Anonymous
Anonymous asked in Science & MathematicsAstronomy & Space · 3 weeks ago

If there is 23 hours and 56 minutes in a day, how is it time hasn't gotten all screwed up by now?

those 4 shy minutes of 24 hours add up to 5937 minutes every 4 years (I also added the seconds)

that's 4.122917 days

every 4 years we add an extra day, but that still means we are 3.122917 days off from where we were 4 year's previous, how is this not affecting when the seasons come?

and what about the .122917, what effect does that have? how is it morning and night still arrive at the times they always have?

Update:

you might say a year is a little longer than 365 days, im not sure, but my clock doesn't know the difference, the only addition of time across all my devices is that one day every 4 years, how is everything matching up?

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  • 3 weeks ago

    If you dye your hair green and put 3 apples on your head while spinning around in a circle and clapping in public once per year, it reverses the polarity of the moon and adds an extra 4 minutes of time, fixing the problem. The issue is rather that, not enough people are doing this and that we need at least 1/10 of people to do this if we want to be 100% safe.

    Source(s): Michio Kaku
  • 3 weeks ago

    If we go off the definition of a solar day, that takes almost 24 hours(23 hours, 59 min 59.3 sec) which is a noon-to-noon day. If we go off your definition, then the four minutes is negligible. That's why time hasn't gotten screwed up by now. And techincally every year is 364 &1/4 days (the minutes total throughout a year by your definition). On Leap Year(every 4th year) we give February an extra day in it's calendar.

  • 3 weeks ago

    the beb 29 thing

  • 3 weeks ago

    If you wait a few Billion Years, it just might

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  • 3 weeks ago

    Our timekeeping units are determined by the average time taken by the Sun to cover exactly one day, from solar noon one day, to solar noon the next day. A long time ago, people used 6 units from sunrise to noon, then 6 more from noon to sunset.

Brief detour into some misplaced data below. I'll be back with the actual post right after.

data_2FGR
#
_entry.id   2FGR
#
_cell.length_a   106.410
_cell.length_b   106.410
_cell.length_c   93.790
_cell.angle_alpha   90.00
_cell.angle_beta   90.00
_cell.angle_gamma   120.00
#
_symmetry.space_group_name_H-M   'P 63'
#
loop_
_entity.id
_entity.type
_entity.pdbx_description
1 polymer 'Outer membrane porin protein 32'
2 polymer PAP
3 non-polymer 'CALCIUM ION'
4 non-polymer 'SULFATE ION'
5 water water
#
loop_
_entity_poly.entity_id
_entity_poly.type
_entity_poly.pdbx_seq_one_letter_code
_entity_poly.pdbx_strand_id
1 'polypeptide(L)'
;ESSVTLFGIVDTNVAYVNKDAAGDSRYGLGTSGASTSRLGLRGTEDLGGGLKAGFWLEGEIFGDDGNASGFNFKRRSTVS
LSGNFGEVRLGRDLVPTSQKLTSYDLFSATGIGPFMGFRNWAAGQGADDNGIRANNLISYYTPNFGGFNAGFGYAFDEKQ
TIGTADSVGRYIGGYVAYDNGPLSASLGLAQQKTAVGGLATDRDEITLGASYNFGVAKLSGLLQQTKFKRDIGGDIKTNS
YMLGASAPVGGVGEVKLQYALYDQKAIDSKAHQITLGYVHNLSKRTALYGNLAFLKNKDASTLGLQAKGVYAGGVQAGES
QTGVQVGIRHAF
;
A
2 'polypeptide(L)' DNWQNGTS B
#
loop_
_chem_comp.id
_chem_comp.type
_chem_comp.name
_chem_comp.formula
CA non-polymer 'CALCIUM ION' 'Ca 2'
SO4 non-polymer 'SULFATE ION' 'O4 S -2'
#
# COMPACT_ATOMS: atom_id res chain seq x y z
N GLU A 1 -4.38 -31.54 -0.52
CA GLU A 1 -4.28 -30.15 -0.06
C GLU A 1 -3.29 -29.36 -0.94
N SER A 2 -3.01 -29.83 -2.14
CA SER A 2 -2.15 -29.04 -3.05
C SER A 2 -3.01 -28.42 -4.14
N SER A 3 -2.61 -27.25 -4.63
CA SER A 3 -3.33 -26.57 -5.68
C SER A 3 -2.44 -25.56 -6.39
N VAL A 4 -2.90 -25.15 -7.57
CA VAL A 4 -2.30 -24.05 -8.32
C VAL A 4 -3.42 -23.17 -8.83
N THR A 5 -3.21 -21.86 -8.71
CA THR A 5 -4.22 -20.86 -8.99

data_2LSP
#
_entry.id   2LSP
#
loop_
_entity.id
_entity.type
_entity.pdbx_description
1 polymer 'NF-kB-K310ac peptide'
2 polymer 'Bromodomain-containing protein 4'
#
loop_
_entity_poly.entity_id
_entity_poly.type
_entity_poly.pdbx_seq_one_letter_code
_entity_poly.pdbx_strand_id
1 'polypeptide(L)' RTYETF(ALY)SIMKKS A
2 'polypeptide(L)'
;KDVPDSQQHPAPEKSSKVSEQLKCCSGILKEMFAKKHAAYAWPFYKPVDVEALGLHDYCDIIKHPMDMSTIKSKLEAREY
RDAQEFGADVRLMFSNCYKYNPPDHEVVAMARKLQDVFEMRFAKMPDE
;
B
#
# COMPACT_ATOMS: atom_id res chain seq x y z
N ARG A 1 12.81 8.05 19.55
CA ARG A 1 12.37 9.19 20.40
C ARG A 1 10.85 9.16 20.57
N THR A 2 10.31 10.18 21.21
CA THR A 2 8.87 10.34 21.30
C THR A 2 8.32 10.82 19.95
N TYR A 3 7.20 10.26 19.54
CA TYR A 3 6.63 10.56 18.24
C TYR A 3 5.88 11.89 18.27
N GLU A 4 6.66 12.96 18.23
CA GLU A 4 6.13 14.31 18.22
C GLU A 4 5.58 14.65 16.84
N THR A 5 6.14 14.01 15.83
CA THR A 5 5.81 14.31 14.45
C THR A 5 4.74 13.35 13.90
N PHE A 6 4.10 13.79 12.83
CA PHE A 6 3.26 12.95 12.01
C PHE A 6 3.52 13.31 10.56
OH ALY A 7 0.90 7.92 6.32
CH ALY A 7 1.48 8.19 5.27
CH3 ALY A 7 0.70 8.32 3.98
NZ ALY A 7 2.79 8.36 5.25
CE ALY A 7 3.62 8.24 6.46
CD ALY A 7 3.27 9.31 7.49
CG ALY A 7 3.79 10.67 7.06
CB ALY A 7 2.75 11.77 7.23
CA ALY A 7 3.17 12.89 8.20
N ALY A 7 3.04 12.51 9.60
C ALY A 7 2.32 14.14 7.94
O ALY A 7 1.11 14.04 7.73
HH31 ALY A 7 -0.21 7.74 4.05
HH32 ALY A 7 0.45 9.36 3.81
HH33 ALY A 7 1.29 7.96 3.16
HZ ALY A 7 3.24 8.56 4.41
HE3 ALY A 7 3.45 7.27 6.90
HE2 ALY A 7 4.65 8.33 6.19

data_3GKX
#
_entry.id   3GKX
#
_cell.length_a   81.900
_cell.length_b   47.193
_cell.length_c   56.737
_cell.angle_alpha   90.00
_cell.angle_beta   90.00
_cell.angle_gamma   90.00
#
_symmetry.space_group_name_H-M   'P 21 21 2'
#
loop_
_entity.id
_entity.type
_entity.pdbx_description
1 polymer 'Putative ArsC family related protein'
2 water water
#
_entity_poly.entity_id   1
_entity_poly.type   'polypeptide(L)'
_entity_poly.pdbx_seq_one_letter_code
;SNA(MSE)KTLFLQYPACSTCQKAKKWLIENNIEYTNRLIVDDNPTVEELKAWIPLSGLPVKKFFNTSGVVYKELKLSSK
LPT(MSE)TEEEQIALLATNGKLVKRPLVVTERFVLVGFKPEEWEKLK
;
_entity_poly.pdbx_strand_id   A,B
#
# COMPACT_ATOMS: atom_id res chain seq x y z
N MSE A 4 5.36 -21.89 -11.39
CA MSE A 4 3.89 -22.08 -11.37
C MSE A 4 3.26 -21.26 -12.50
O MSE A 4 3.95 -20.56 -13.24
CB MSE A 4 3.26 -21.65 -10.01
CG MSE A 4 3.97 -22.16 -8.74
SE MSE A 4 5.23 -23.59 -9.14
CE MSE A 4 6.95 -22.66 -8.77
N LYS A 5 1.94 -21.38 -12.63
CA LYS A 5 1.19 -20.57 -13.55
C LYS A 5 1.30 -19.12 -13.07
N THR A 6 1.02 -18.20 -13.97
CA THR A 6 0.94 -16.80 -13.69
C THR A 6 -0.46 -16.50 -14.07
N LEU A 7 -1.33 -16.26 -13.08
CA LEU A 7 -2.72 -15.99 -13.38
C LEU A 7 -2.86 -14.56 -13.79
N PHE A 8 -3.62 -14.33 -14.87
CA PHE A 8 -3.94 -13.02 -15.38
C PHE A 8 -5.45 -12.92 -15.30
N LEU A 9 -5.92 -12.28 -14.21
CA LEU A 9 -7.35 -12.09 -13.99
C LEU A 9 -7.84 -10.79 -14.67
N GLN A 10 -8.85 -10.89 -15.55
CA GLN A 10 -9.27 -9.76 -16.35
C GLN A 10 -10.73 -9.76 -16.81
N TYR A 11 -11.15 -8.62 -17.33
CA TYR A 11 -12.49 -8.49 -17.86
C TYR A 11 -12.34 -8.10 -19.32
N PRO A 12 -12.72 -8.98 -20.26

When the Romans needed to extend this to night time (to determine the soldiers' watch periods), they simply mirrored the 12 hours of the day into 12 more hours for the night. Thus 24 hours in a full day. During that time, the Sun's apparent polar angle changes by 360 degrees (one full turn).

    24 hours for 360 degrees = 15 degrees per hour.

    Sidereal day: one rotation of Earth relative to fixed stars. If you start a normal chronometer at the exact moment a particular star crosses your meridian (your north-south line), then the very same star will again cross your meridian 23h56m04s later.

    Distant stars are so... err... distant that their apparent direction does not change over short periods (we can detect changes in apparent position for closest stars, when using periods of decades or centuries).

    Thus, the sidereal period is the "true" rotation period of Earth, when calculating things like rotational energy or geosynchronous orbits.

    Being true, though, does not make it the most useful for everyday life. Our schedule is based on the Sun, not the stars.

    During that one day of rotation, the Earth has moved on its orbit around the Sun, making the Sun appear to have moved relative to the fixed stars. By how much? 1/365 of a full turn (360), or just about one degree per day. It is that extra degree that Earth must turn for your meridian to catch up to the Sun.

    15 degrees = 1 hour = 60 minutes

    1 degree = 4 minutes

    ---

    Earth's rotation rate (one day) has nothing to do with how long it takes to go around the Sun (one year). That is why the number of days in a year is not a round number. The tropical year (the one that is based on the average return of the seasons - because our lives are based on our long term ability to grow food) happens to be equal to 365.242189... days of 24 hours (the "normal" day, not the sidereal one).

    No calendar can cope with that weird fraction without a very complicated system.